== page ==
RUSSELL FJORD — Standing on this smooth gravel shoreline, 15 miles northeast of the town of Yakutat, you can tell something big happened. A forest of dead trees encircles the shoreline. The dry, bone-white stems poke from mint-green alders and willows, 100 steps from the water.

Worthington Glacier northeast of Valdez.

Not long ago, a glaciologist wrote that the number of glaciers in Alaska, “is estimated at (greater than) 100,000.” That fuzzy number, maybe written in passive voice for a reason, might be correct. But it depends upon how you count.

Every spring, millions of ducks touch down on Yukon Flats National Wildlife Refuge, a spread of muskeg and dark water the size of Maryland. These days, more ruddy ducks seem to be among them. Recent sightings of this handsome, rust-colored bird — the males with a teal-blue beak — suggest rud…

Following the warmest March Alaskans have ever felt, forecasters are predicting a mellow transition from ice to water for most big rivers in the state. 

In the 1820s, painter and naturalist John James Audubon designed an experiment to test if birds had a sense of smell. He dragged a rotten hog carcass into a field, then piled brush on top of it. After none of the local turkey vultures appeared, Audubon concluded that vultures hunted using th…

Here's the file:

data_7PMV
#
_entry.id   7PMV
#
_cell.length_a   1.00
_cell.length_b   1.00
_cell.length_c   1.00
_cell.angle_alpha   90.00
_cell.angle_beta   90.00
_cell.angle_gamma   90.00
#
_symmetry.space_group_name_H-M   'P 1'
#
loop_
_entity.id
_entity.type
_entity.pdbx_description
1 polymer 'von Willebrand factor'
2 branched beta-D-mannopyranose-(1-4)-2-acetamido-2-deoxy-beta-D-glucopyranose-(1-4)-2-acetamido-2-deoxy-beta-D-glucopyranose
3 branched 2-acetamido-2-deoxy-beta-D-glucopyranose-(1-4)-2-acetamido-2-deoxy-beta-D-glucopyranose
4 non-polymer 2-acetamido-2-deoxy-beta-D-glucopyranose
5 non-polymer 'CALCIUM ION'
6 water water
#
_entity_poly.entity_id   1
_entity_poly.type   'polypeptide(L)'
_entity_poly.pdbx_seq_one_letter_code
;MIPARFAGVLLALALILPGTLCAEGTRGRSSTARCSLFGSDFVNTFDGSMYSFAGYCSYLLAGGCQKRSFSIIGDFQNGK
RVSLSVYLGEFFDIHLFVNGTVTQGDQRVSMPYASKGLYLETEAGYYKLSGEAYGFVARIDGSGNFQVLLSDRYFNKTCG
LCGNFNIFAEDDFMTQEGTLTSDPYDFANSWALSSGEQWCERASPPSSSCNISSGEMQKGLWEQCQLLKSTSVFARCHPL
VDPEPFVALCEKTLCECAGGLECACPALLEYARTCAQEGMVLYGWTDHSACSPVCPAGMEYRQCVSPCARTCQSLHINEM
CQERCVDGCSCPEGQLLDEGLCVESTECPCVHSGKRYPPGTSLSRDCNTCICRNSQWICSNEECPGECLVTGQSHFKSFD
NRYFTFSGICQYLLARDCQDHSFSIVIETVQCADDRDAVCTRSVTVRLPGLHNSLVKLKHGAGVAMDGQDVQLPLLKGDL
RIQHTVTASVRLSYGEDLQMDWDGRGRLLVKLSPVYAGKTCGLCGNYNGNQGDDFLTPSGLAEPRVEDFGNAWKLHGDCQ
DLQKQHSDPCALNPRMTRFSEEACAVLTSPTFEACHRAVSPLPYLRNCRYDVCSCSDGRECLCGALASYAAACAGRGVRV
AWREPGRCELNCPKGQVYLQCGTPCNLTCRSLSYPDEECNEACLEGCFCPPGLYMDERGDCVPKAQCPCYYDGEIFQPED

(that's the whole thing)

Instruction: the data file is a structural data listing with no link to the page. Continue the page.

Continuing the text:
Thousands of crabapple trees arrived on pallets last month, destined to become the rootstock for orchardists in Interior and Southcentral Alaska, and an April apple tree grafting classes.

A quick comparison of two great rivers in America: One, the Wabash, runs 503 miles through Indiana, flowing past 4 million people on its journey to the Ohio River. The other, the Innoko, slugs its way 500 miles through low hills and muskeg bogs in west-central Alaska to reach the Yukon. Abou…